“Big fan of David Blaine, are you?” I asked.
He laughed, a weird tittering giggle that sounded like a small dog gargling a mouse he’d just caught.
“This isn’t stage magic, my friend. This is real teleportation.” He disappeared off the couch and came through the door through which I’d entered earlier.
“Ok, sit still for a minute.” He came back and sat on the couch, blinking at me.
“Would you at least get rid of the hat? It’s very distracting.” He took off his hat.
I still wasn’t prepared to believe the guy could teleport. And anyway, even if he could, if that was his only superpower, it wasn’t a very good one.
“Look, even if you could teleport, which you can’t, because that’s not possible, it’s still not a very good superpower, is it? I mean, what are you going to do to bad guys, say ‘Stop! Or I’ll…be somewhere else at you?’”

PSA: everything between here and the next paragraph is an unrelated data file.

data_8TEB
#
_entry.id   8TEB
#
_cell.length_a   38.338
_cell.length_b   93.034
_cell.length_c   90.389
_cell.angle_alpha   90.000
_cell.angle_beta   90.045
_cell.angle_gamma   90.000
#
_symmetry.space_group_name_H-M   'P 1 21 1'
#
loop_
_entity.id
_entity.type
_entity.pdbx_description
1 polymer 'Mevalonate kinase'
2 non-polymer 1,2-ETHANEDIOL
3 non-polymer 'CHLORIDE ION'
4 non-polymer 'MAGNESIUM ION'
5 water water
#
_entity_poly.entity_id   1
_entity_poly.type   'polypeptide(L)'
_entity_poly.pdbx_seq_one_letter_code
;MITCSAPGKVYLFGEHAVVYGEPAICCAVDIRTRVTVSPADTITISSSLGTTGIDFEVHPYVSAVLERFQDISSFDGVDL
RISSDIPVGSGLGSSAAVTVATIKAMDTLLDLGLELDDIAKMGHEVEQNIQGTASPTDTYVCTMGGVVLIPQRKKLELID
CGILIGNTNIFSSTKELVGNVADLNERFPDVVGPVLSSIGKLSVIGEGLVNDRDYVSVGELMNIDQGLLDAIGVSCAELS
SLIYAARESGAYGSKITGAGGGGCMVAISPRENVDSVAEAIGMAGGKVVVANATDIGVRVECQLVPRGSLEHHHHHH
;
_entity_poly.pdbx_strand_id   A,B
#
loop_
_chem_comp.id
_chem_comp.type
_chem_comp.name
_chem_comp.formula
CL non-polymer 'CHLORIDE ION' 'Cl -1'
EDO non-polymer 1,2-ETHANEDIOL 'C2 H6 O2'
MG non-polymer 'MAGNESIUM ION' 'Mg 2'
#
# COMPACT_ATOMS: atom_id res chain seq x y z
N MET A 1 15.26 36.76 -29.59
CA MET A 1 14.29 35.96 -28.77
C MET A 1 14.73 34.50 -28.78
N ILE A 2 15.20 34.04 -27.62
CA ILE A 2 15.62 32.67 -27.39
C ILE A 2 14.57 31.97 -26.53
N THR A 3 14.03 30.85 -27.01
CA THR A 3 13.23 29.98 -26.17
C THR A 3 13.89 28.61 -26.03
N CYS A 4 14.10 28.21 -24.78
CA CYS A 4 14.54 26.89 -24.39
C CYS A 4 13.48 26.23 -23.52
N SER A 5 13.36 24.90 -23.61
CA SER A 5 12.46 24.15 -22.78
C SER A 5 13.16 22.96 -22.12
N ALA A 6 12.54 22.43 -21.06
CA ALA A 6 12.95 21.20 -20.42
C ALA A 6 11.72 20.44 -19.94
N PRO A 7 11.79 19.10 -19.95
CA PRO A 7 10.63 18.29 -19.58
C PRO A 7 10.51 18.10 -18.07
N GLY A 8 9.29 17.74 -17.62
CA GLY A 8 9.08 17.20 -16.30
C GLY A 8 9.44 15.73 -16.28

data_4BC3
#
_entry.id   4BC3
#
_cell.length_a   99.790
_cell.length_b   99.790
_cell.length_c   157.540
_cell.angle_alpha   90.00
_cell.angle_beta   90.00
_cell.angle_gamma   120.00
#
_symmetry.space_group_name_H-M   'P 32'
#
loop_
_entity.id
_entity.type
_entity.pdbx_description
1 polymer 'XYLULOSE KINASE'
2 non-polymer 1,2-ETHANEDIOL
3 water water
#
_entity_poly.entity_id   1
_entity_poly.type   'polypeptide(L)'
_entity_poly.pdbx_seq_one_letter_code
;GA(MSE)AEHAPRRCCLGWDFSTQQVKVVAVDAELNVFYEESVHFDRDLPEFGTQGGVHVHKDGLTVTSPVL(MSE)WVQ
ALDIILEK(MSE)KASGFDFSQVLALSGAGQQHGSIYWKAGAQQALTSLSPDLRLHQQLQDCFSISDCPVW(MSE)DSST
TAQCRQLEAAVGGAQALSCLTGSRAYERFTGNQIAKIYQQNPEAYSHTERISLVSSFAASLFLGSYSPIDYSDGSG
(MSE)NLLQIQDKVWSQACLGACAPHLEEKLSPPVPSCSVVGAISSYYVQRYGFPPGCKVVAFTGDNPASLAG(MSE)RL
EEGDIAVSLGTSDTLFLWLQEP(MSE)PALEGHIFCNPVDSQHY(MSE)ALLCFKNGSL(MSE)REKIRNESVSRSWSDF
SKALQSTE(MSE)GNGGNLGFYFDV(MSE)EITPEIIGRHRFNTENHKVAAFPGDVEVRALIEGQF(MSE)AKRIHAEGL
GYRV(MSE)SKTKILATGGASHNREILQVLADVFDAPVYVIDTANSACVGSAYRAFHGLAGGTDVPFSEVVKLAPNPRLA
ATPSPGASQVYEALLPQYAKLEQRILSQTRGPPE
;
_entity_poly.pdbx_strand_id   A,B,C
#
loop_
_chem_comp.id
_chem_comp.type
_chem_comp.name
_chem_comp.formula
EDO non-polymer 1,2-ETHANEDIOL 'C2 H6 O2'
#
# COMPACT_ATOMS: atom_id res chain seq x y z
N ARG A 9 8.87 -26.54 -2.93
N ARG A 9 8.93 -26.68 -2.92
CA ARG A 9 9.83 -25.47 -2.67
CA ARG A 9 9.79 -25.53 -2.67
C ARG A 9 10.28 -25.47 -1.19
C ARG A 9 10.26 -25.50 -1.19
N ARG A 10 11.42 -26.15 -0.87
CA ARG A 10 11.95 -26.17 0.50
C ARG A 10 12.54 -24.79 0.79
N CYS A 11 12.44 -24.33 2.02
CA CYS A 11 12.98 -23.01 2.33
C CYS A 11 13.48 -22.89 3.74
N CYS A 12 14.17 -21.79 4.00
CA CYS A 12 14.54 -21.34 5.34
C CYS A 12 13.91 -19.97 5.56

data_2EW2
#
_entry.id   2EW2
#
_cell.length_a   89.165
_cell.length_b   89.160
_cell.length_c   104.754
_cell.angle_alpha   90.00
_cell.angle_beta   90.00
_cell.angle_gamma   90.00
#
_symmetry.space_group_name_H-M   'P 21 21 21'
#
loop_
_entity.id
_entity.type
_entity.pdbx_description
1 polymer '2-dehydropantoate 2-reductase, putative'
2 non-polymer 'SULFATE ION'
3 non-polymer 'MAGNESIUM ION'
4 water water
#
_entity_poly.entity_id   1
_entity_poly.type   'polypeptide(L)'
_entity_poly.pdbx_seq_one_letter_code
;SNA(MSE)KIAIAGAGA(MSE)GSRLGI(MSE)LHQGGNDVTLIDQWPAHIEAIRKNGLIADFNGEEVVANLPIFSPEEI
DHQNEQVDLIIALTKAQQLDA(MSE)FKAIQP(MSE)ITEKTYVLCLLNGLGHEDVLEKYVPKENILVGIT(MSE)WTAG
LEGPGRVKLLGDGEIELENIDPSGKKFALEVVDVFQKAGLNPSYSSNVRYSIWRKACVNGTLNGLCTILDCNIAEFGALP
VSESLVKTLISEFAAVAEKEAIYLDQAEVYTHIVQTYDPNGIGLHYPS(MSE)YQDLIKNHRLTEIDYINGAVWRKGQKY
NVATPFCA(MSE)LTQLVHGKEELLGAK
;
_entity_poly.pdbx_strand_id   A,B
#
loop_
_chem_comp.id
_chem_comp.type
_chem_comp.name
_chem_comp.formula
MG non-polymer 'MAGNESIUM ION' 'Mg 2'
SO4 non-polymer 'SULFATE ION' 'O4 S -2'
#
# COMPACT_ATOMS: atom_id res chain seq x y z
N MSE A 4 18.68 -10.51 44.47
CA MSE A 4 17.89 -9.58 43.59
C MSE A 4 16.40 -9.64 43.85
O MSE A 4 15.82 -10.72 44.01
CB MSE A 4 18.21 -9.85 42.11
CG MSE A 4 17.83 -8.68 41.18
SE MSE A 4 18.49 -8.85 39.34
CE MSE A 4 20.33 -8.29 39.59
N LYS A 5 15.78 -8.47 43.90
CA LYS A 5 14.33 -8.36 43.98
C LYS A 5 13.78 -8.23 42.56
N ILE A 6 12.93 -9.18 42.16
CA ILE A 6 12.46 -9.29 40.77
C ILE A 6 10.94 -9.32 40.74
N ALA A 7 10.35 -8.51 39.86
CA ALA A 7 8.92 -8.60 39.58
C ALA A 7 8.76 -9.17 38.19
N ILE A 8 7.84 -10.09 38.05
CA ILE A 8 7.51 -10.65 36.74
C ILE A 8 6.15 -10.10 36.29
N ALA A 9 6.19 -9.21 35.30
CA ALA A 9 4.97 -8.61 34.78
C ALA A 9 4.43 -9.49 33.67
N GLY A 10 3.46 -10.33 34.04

“You’d be surprised at how handy it is. For instance.” He grabbed my hand, and suddenly we were both standing across the room.
“Oh,” I said, and fainted.
I came to lying on the couch. The Stumptown Savior was mopping my brow with a wet cloth, and proffered a glass of ice water. I accepted it. I sat up and took a sip. It was exactly the scene you’re picturing from all the movies.
The quick nap had cleared my mind pretty successfully.
“So you can teleport, and not only that, you can take people with you.” The words as they came out of my mouth felt like they were scrawled into wet cheese, which is to say they didn’t make any sense at all.